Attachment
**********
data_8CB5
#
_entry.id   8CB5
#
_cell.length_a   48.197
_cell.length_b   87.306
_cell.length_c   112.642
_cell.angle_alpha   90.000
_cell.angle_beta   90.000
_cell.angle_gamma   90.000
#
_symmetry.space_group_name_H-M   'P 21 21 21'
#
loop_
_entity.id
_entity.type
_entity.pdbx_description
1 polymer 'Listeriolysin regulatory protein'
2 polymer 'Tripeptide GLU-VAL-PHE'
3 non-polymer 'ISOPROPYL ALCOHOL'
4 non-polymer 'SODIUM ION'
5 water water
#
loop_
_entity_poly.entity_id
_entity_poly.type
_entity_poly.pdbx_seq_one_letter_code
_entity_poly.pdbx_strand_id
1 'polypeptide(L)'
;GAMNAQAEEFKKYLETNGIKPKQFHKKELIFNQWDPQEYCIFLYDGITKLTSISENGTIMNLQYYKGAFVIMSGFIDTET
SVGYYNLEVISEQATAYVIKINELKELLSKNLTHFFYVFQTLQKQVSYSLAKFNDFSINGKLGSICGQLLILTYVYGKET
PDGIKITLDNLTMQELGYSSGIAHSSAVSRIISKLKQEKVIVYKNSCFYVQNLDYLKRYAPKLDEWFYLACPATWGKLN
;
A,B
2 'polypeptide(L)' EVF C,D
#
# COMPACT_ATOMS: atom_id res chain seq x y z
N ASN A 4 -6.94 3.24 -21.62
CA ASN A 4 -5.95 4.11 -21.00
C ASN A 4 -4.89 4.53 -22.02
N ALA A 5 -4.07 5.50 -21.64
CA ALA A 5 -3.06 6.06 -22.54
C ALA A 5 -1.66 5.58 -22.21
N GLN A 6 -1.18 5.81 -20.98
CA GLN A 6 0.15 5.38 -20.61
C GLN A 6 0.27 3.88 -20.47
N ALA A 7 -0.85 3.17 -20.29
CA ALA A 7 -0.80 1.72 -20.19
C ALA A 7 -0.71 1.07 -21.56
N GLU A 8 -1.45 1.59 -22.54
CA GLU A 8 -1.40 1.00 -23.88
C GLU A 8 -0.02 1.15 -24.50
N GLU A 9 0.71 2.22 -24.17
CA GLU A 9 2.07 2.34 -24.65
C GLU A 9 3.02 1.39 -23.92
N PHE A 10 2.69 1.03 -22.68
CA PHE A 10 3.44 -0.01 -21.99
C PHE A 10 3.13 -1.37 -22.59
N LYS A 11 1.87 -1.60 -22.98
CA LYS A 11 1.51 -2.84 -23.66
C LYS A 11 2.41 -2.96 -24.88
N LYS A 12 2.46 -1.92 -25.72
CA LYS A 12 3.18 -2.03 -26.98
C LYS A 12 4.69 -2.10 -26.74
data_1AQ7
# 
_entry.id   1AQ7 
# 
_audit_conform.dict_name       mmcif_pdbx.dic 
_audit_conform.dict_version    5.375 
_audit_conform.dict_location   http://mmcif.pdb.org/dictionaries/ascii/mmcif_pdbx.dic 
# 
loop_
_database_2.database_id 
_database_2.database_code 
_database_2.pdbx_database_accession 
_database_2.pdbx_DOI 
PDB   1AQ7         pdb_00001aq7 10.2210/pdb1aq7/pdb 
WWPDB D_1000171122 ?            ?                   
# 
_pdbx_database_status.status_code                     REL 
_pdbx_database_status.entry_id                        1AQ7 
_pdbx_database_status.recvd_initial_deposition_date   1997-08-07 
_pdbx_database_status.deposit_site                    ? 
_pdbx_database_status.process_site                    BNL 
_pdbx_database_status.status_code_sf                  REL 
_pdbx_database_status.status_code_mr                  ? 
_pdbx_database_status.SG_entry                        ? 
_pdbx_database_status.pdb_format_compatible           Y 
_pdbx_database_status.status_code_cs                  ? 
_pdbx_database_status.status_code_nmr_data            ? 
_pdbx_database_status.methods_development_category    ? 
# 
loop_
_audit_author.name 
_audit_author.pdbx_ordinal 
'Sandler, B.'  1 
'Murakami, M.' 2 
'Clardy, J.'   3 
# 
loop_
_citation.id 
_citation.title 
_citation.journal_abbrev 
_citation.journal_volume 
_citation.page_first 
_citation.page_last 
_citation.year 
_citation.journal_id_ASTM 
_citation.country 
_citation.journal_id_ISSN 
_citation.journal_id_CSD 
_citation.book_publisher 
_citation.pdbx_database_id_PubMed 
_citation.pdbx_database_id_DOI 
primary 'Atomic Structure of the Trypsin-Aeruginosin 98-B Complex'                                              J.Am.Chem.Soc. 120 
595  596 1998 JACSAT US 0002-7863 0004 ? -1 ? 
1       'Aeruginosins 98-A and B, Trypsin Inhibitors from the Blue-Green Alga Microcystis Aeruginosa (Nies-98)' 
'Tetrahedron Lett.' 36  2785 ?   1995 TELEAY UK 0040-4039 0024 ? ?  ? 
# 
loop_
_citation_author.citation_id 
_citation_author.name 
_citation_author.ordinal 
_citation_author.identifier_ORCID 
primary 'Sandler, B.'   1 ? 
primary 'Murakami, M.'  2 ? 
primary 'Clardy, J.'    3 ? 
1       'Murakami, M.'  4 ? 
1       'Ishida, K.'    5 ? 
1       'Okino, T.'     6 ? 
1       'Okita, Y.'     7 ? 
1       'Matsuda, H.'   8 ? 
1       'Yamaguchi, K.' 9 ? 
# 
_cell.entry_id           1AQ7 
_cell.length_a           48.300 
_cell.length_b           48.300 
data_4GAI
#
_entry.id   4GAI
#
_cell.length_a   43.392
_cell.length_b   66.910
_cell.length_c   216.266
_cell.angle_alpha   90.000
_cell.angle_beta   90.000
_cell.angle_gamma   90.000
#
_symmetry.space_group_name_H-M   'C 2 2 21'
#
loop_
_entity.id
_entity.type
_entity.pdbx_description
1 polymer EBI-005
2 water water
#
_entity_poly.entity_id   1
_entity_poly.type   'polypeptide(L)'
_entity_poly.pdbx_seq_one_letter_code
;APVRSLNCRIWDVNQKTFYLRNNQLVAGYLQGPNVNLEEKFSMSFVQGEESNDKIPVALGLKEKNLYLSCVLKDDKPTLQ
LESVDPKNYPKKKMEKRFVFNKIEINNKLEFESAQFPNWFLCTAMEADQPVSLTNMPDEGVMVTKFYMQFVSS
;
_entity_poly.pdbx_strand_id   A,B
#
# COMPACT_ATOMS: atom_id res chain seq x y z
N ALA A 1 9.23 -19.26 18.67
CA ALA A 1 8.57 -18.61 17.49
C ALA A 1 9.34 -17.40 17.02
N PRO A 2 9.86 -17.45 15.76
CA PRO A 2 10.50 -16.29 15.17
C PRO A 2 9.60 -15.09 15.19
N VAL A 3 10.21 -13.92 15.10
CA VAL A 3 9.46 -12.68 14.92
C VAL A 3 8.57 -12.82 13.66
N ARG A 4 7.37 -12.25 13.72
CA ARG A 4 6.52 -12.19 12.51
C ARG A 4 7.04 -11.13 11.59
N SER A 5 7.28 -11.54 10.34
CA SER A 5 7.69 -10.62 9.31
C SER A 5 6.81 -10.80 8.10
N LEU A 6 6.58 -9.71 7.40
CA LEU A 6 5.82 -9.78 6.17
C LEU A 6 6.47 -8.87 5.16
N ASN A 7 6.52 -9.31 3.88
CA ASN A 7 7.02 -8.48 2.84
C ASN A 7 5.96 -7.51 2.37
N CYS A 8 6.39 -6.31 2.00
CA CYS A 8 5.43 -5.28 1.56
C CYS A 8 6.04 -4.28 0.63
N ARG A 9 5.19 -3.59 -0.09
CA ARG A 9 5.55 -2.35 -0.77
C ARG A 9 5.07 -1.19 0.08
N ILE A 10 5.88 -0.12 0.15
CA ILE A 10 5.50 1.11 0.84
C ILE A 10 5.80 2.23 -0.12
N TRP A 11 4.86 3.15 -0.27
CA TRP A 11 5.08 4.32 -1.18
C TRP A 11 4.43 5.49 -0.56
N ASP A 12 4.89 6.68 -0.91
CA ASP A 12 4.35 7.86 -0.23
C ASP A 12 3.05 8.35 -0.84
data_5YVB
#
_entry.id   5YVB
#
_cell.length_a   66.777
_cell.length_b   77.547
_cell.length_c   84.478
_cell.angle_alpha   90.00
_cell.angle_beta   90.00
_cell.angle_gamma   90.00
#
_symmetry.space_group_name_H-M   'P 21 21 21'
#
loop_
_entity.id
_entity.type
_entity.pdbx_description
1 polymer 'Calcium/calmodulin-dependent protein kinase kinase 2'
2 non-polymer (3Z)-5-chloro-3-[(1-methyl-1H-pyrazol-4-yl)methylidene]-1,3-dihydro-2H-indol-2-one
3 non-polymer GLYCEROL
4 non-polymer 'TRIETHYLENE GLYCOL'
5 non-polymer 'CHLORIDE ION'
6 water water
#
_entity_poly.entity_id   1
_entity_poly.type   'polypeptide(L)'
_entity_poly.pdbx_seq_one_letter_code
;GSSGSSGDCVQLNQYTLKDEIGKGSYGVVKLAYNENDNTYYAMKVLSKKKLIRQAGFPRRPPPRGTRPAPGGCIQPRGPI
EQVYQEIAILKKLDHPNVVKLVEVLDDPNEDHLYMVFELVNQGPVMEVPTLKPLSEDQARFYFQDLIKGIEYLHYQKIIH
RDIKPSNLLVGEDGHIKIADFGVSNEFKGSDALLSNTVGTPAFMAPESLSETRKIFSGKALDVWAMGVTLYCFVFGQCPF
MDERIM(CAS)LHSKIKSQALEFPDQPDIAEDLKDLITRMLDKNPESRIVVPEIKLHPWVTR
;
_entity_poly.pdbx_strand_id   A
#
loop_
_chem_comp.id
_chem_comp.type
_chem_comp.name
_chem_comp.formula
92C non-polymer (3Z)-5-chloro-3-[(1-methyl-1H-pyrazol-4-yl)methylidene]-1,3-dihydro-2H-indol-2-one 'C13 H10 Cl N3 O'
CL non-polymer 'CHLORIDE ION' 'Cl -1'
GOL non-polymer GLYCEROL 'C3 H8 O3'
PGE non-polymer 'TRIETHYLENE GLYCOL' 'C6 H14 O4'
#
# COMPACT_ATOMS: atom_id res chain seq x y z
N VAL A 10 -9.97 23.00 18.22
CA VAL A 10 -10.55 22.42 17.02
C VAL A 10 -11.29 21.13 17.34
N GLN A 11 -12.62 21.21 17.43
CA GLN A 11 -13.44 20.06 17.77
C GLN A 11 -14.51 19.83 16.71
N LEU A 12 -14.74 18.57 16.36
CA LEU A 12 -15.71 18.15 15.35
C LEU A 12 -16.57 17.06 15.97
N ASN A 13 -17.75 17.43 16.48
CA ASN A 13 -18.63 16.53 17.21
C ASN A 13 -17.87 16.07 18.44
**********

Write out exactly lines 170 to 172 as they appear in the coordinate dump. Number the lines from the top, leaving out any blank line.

C ALA A 1 9.34 -17.40 17.02
N PRO A 2 9.86 -17.45 15.76
CA PRO A 2 10.50 -16.29 15.17